Edo has just lost a race of some sort, and the winner, a chef friend of Edo’s named Antonio, comes by to deliver a cake. Edo introduces his friend to his mother, and she is struck. She retires to her room, having seen that the party is successfully launched. She separates herself from the family. Some months later, she finds evidence that her daughter Betta is in a relationship with a woman. This discovery, along with her daughter later coming out to her, is Emma’s introduction to passion that transcends taboo.
There is another party. Edo is announcing his engagement to his girlfriend, and Antonio is catering. Emma and Antonio meet again in the kitchen, and Antonio sends a special plate up to her, closeted in her space upstairs. Later on, she chooses to lunch with her mother-in-law and future daughter in-law at Antonio’s restaurant, and has a transcendent experience. As she eats, she is bathed in light, and the extreme close-ups pull the viewer in to her point of view. The shots go on and on as she raptures in the taste of the food, and the effect is that of frozen time again – the moment that is so crystal clear it seems to go on forever. When he comes out to speak to them, she can hardly look at him, but upon leaving, she goes back to tell him how wonderful everything was. She learns he grows his own vegetables near San Remo, where he and Edo will set up a restaurant.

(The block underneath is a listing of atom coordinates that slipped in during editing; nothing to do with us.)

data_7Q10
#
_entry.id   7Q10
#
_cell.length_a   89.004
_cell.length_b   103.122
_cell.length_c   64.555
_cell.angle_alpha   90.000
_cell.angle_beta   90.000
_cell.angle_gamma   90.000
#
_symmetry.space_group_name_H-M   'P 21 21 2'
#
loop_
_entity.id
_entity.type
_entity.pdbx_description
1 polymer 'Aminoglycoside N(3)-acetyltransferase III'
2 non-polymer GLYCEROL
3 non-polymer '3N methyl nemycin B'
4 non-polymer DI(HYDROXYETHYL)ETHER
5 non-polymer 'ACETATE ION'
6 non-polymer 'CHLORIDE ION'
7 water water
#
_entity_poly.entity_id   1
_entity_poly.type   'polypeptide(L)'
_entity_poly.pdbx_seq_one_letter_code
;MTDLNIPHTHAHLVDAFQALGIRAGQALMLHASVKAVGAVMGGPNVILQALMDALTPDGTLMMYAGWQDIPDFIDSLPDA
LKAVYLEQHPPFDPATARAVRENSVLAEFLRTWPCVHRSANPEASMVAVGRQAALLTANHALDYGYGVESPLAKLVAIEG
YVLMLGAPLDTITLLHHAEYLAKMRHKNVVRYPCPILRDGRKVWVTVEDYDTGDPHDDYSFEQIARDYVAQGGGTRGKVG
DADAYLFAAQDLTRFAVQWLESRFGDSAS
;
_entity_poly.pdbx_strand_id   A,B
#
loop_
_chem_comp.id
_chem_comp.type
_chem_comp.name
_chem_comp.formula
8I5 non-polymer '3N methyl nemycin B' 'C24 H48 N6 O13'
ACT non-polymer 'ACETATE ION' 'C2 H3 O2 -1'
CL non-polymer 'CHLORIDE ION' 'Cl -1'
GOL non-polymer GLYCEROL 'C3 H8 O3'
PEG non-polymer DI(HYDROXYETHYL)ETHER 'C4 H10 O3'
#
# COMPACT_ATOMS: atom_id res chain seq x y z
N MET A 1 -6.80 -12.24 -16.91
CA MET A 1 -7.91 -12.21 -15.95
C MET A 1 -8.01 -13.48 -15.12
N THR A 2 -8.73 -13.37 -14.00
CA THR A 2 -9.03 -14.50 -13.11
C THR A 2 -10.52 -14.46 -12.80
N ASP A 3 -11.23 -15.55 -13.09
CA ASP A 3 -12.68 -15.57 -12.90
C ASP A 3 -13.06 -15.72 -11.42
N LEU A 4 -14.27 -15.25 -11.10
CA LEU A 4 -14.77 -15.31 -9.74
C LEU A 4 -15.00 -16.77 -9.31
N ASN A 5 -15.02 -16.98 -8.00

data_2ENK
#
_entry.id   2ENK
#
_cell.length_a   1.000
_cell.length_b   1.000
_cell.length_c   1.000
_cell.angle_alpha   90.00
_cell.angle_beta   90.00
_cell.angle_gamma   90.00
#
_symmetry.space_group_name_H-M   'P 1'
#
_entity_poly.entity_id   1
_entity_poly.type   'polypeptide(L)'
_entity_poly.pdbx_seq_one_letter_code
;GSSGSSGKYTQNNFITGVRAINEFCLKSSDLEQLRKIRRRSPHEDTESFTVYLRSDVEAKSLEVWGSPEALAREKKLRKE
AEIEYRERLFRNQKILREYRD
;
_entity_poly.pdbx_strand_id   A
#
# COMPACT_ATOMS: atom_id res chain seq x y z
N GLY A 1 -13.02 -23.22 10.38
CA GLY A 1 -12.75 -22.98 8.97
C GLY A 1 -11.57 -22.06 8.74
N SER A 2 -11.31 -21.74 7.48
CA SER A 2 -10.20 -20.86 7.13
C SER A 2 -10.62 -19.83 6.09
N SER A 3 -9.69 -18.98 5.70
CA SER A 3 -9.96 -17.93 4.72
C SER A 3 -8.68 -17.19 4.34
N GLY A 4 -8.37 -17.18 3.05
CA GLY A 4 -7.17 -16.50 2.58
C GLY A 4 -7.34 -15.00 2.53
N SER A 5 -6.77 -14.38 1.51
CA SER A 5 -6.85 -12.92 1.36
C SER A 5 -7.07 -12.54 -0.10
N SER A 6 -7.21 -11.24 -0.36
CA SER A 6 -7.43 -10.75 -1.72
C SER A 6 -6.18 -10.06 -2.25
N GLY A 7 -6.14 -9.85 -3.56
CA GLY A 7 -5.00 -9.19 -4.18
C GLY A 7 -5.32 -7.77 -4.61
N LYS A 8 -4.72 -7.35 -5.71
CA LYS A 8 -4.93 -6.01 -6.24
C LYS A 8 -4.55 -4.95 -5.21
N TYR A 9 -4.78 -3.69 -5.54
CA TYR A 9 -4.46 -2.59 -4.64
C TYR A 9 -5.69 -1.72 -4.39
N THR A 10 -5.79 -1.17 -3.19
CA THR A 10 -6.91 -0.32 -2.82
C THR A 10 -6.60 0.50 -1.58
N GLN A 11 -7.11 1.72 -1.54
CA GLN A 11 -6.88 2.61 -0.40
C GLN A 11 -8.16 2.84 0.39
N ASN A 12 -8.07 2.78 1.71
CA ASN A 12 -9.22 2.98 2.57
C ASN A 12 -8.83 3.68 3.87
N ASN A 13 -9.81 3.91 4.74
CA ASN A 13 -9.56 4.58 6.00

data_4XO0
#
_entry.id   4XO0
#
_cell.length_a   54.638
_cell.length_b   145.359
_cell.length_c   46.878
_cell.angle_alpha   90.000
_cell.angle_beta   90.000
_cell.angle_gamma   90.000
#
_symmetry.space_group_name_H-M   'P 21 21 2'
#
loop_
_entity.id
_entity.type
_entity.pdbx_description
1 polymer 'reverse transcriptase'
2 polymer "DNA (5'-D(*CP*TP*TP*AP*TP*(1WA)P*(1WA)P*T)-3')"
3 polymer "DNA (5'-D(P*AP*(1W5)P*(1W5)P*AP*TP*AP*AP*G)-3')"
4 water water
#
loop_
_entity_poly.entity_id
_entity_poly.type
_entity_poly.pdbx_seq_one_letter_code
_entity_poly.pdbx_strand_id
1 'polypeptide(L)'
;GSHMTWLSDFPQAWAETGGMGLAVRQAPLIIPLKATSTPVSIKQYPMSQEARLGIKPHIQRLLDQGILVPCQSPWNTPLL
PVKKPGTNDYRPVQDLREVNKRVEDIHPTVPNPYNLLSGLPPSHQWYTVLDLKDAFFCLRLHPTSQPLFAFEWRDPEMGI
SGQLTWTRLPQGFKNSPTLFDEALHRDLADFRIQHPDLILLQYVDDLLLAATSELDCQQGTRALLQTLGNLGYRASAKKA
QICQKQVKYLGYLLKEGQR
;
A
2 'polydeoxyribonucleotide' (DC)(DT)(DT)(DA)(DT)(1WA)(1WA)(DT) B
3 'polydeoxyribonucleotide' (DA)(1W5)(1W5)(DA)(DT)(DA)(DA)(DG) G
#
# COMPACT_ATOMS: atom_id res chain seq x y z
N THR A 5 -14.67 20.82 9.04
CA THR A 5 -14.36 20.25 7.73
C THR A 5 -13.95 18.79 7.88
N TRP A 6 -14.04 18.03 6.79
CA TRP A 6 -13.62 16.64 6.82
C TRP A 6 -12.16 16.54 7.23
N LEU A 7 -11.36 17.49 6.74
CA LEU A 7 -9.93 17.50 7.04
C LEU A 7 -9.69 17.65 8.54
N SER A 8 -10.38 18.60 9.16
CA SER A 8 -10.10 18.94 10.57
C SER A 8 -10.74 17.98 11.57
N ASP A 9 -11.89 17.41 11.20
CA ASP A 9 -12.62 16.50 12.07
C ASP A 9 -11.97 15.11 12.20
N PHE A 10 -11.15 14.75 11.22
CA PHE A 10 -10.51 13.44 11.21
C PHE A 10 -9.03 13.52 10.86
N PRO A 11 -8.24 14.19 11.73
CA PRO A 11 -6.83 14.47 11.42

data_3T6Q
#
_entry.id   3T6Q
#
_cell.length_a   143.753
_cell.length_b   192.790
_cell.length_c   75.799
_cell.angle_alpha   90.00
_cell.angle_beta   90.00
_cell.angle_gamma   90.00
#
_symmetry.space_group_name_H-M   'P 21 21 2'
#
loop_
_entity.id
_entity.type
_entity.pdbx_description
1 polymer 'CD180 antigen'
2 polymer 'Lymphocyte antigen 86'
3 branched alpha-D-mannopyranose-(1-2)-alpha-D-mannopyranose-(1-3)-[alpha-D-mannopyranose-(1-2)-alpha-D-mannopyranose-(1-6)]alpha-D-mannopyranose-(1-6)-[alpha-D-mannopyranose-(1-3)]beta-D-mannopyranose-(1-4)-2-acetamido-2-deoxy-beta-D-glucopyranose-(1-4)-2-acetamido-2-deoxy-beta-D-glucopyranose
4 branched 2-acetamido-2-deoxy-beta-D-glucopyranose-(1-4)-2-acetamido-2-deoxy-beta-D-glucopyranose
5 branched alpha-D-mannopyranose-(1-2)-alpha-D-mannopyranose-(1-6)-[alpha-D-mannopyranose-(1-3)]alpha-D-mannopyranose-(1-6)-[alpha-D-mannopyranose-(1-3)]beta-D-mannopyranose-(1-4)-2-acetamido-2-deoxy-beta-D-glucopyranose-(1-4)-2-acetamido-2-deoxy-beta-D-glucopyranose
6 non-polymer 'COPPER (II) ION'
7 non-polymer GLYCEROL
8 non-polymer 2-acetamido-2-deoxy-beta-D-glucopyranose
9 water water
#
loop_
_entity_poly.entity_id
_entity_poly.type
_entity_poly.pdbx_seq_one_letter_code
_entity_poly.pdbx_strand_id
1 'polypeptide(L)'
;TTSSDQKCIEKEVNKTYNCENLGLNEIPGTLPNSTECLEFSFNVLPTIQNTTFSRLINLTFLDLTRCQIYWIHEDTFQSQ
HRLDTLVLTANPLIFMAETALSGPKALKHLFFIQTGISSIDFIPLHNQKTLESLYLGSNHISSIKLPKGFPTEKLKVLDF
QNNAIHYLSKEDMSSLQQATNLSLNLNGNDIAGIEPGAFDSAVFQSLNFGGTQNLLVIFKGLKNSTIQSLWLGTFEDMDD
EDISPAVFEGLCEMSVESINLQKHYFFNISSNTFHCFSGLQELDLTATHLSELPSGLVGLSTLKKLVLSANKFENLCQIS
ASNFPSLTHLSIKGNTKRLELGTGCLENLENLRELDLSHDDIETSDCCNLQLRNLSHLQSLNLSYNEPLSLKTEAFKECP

Is it one of those “food movies” like Big Night? Yes, but only in the sense that the food, as art, stands in contrast to the old art forms like painting represented by the Recchi family. The dishes are created only as needed for the event, and are consumed, although sometimes cherished, but then they are gone. The chef must then create again.